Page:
The U.S. Food and Drug Administration issued a draft guidance that, when finalized, will provide the agency’s perspective on the ethical considerations for including and protecting children in clinical trials. The draft guidance is intended to assist industry, sponsors and institutional review boards (IRBs) when considering the enrollment of children in clinical investigations of drugs, biological products and medical devices.
“Children need access to safe and effective medical products and health care professionals need data to make evidence-based decisions when treating children. However, children are a vulnerable population who can’t provide consent for themselves and are afforded additional safeguards when participating in a clinical investigation,” said Dionna Green, M.D., director of the FDA’s Office of Pediatric Therapeutics. “The best way to provide children with safe and effective treatment options is by including them in clinical research and providing these additional safeguards to protect them during clinical trials.”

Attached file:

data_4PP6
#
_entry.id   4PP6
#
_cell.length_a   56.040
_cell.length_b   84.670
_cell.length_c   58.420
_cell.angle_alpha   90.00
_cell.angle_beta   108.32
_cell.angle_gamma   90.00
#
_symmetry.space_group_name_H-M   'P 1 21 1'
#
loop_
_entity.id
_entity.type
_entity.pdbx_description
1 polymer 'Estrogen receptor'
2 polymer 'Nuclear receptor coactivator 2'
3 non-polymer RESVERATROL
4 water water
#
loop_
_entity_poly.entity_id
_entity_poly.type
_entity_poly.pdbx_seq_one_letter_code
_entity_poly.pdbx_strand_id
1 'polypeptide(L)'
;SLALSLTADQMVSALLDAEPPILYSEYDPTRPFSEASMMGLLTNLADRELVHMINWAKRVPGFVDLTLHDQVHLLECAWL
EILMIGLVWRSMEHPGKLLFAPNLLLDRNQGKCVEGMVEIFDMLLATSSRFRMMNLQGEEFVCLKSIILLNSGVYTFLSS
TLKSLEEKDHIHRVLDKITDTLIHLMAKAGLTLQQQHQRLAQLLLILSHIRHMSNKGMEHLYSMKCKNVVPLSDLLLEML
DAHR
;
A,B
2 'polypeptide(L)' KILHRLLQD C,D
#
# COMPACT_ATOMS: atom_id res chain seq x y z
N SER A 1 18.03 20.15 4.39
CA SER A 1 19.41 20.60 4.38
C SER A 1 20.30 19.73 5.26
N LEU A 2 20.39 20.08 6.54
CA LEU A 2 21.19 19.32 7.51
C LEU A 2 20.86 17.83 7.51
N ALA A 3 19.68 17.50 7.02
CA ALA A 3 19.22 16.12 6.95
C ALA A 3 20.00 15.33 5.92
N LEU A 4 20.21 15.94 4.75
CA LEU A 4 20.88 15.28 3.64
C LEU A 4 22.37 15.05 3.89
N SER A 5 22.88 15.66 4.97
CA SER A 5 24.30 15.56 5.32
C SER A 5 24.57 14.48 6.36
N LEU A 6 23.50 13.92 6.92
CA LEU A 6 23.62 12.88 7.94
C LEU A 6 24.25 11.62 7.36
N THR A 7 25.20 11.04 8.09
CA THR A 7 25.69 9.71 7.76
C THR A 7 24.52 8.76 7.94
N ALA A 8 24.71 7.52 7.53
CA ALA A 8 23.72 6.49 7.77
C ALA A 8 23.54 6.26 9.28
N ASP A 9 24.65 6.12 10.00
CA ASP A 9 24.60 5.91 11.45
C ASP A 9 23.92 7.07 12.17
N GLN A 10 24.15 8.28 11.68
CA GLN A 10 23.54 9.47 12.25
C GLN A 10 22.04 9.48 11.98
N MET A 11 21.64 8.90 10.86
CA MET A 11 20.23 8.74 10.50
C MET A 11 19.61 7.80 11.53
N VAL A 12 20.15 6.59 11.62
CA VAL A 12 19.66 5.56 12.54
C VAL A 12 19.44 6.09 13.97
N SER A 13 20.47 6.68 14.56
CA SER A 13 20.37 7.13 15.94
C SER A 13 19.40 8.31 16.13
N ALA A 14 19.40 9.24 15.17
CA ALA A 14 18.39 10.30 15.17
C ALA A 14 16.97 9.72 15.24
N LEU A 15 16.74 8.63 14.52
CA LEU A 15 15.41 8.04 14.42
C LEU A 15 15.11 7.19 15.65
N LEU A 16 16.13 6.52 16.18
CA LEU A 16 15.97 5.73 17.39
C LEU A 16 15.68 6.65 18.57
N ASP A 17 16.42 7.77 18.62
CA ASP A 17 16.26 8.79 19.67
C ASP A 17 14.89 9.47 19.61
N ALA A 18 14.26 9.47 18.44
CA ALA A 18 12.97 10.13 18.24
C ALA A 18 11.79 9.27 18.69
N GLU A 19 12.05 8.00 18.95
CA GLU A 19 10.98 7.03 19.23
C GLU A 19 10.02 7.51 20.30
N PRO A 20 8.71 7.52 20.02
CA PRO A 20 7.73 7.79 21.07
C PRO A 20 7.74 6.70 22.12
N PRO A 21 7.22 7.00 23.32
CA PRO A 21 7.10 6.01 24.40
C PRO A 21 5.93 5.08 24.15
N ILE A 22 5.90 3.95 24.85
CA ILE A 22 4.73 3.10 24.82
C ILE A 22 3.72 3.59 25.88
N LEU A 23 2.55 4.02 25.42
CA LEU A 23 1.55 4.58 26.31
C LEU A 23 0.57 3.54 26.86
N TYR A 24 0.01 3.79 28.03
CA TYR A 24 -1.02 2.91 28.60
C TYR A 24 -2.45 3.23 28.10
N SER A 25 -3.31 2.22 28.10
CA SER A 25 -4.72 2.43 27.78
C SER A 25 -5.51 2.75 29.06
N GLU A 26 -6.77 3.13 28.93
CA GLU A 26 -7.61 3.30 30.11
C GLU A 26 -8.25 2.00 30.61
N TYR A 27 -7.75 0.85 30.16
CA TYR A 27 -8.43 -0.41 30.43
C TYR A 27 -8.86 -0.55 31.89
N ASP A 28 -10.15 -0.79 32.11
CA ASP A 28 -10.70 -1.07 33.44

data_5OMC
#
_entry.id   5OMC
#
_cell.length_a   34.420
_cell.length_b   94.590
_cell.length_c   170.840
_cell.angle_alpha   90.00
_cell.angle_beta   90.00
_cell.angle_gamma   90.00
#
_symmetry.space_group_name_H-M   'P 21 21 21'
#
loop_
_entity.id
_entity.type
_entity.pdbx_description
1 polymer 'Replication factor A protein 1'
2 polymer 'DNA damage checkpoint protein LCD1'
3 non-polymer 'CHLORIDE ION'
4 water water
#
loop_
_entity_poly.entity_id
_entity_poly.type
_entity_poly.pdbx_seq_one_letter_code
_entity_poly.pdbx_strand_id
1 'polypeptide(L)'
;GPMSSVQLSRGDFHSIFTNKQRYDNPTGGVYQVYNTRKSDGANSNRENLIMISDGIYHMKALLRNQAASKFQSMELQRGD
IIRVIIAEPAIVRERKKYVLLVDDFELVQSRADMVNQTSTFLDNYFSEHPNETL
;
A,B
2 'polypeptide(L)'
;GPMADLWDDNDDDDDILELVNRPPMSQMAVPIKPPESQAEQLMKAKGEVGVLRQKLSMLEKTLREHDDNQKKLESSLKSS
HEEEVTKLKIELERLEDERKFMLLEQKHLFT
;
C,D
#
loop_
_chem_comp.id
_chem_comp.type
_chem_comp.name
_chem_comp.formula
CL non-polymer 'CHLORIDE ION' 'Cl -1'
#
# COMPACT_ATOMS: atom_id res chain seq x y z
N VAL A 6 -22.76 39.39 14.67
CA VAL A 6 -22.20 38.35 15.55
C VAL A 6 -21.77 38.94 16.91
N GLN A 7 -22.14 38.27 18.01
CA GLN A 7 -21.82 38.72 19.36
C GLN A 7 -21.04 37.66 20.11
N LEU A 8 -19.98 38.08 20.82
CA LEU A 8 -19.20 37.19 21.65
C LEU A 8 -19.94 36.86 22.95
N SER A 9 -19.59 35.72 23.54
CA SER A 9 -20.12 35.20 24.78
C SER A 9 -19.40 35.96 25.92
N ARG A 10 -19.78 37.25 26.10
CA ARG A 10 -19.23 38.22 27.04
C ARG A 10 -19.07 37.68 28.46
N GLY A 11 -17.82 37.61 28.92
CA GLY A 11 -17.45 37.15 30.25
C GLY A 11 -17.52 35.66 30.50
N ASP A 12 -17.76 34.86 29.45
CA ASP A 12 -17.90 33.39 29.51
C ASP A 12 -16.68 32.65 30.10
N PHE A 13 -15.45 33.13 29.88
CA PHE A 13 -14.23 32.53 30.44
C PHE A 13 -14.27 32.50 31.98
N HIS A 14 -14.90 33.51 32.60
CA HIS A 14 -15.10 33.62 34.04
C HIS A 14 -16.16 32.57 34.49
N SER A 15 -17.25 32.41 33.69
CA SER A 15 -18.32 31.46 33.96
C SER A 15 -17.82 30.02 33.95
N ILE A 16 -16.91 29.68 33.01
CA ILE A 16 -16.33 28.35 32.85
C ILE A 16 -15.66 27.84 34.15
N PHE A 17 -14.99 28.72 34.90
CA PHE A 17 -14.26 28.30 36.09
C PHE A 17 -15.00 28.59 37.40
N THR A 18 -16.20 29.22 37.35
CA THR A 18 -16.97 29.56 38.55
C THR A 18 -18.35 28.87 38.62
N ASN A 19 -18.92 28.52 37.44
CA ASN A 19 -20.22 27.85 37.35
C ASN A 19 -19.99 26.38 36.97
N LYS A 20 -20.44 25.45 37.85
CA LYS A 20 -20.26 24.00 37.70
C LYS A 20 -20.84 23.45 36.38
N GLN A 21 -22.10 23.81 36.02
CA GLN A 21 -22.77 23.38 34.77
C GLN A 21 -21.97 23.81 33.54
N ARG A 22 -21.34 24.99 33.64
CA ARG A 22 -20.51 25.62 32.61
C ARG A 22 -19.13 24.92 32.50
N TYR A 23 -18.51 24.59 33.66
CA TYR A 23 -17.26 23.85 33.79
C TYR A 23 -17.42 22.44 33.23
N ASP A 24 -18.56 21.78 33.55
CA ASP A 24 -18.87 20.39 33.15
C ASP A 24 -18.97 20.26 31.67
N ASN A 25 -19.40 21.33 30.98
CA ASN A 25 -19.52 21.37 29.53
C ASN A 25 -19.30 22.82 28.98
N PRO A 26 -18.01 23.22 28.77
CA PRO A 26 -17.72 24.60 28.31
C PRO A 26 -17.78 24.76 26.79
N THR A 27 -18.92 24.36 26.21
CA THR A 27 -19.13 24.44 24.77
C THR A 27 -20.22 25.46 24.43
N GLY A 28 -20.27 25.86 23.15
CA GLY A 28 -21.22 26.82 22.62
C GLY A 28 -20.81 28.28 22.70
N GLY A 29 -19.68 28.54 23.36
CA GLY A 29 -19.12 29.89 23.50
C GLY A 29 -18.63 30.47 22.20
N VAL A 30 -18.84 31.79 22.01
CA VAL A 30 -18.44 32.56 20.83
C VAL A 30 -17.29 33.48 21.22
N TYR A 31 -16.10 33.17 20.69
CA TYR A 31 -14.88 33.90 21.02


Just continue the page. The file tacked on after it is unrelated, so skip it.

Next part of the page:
Historically, children were not included in clinical trials because of a misperception that excluding them from research was in fact protecting them. This resulted in many FDA-approved, licensed, cleared or authorized drugs, biological products, and medical devices lacking pediatric-specific labeling information. If the medical product was the best available treatment option for the child, doctors were left with no choice but to use a product that had not been reviewed by the FDA for safety and effectiveness in children. It became clear that children can be better protected by including them in clinical research.
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